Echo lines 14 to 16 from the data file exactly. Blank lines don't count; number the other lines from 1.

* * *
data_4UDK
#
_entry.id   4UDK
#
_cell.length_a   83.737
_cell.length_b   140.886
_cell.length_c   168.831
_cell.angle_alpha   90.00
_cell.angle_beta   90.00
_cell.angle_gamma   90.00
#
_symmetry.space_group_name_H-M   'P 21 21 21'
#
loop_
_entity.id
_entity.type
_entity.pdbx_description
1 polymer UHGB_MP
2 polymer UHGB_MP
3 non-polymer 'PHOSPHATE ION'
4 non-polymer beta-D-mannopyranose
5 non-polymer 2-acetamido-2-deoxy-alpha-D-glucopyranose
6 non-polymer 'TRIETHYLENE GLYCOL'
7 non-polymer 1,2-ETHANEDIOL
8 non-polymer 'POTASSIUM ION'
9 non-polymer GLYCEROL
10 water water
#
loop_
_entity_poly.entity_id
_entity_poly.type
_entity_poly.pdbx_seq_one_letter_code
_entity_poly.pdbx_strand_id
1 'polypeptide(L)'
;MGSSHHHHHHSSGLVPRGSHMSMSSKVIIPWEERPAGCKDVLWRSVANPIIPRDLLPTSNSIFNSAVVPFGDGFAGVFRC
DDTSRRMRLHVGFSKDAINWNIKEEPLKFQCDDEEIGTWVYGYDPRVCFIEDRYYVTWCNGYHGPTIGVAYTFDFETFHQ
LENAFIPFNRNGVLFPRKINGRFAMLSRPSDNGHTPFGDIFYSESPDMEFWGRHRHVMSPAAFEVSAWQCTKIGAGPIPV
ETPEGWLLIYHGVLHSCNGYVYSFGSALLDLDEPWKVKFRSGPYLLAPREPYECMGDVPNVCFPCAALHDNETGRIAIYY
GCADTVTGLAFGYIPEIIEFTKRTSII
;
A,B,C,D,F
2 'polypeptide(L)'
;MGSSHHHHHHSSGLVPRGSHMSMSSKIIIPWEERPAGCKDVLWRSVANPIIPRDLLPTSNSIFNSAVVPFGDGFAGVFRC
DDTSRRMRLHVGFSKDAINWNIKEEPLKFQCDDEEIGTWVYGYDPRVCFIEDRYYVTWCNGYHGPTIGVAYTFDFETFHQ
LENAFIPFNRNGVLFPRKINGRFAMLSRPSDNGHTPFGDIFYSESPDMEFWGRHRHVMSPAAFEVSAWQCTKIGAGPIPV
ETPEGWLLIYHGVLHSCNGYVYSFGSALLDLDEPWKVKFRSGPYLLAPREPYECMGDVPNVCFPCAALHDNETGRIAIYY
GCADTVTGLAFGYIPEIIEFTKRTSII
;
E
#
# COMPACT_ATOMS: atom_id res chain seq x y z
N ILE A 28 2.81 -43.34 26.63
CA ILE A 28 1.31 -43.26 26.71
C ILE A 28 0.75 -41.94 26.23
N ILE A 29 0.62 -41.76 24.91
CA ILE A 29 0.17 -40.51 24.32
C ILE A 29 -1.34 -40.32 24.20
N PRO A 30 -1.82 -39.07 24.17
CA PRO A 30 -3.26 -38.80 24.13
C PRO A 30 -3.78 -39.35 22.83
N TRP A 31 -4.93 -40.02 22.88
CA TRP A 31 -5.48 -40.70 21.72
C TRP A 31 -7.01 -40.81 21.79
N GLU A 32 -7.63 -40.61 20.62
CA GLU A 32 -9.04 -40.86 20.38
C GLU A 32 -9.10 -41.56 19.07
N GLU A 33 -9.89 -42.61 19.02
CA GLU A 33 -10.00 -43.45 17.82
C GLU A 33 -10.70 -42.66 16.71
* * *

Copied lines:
loop_
_entity.id
_entity.type